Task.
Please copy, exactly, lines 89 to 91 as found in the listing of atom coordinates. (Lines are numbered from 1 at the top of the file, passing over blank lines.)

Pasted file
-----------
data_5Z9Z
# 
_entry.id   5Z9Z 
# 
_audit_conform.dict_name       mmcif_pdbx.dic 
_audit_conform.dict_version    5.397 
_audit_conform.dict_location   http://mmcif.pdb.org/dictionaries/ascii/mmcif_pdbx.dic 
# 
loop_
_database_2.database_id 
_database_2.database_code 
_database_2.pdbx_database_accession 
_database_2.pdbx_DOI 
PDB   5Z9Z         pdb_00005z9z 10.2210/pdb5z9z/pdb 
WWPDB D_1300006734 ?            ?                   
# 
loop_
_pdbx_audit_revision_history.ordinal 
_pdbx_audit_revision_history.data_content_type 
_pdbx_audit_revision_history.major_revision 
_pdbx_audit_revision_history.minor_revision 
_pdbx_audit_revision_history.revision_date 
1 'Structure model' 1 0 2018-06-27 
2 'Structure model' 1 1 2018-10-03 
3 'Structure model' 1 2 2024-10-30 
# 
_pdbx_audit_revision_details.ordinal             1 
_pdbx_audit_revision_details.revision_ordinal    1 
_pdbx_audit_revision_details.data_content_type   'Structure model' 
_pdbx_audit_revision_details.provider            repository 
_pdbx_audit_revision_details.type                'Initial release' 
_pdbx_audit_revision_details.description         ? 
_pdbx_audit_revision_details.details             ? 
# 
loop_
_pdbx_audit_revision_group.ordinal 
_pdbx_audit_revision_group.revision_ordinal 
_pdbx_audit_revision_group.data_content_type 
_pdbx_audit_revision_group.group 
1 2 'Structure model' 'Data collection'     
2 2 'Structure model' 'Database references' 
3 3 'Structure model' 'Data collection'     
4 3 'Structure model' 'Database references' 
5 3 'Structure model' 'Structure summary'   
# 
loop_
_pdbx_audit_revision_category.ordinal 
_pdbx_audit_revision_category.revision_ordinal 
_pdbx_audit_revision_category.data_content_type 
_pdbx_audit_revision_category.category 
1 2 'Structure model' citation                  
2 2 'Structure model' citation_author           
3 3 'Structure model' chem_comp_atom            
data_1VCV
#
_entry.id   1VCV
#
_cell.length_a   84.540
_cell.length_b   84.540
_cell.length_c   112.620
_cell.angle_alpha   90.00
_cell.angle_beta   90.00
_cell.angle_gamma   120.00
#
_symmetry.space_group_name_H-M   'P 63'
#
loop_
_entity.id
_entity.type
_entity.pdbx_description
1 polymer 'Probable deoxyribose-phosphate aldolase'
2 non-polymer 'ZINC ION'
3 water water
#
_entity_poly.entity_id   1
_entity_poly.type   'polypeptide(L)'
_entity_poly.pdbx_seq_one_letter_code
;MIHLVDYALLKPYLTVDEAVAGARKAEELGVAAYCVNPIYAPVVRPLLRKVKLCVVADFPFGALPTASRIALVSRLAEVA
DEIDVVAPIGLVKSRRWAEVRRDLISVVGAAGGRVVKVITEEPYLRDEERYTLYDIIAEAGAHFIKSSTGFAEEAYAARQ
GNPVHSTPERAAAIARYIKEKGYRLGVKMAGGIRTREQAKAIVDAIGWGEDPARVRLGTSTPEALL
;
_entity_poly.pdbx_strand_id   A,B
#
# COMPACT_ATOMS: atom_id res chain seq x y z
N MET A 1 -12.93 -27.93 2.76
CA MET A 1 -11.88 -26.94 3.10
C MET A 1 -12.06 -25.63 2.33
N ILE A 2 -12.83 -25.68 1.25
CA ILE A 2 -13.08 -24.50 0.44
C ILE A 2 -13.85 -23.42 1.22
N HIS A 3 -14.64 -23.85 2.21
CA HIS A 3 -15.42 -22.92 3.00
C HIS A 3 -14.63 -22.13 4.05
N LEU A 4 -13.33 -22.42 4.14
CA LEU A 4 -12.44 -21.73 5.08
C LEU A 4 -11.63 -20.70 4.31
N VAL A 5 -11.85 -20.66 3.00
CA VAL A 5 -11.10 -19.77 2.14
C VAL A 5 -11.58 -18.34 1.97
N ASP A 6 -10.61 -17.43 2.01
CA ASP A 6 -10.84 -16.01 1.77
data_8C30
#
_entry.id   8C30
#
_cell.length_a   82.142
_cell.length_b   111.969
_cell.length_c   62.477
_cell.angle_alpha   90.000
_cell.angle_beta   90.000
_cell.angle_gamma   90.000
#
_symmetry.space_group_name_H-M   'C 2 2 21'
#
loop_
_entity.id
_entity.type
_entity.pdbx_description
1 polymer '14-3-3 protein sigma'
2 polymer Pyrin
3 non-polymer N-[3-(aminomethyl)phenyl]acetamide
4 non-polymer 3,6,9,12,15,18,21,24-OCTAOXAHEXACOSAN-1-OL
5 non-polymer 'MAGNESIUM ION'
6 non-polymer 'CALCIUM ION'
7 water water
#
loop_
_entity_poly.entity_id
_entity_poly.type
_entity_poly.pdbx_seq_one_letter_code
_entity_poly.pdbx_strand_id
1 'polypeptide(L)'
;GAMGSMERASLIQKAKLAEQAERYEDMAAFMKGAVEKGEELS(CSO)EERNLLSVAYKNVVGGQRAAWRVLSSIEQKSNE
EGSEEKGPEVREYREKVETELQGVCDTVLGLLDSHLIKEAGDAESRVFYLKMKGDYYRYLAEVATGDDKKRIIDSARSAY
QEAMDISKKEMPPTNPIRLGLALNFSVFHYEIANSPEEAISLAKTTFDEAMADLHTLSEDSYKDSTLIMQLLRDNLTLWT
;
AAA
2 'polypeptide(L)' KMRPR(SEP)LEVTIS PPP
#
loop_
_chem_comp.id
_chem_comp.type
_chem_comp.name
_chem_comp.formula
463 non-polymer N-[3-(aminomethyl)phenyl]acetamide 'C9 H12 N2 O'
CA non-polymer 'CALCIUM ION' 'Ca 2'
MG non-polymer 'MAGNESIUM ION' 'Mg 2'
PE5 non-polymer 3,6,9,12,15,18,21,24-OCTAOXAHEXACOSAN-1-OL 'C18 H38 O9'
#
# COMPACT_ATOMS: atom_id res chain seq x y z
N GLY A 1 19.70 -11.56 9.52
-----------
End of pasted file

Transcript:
CA ILE A 2 -13.08 -24.50 0.44
C ILE A 2 -13.85 -23.42 1.22
N HIS A 3 -14.64 -23.85 2.21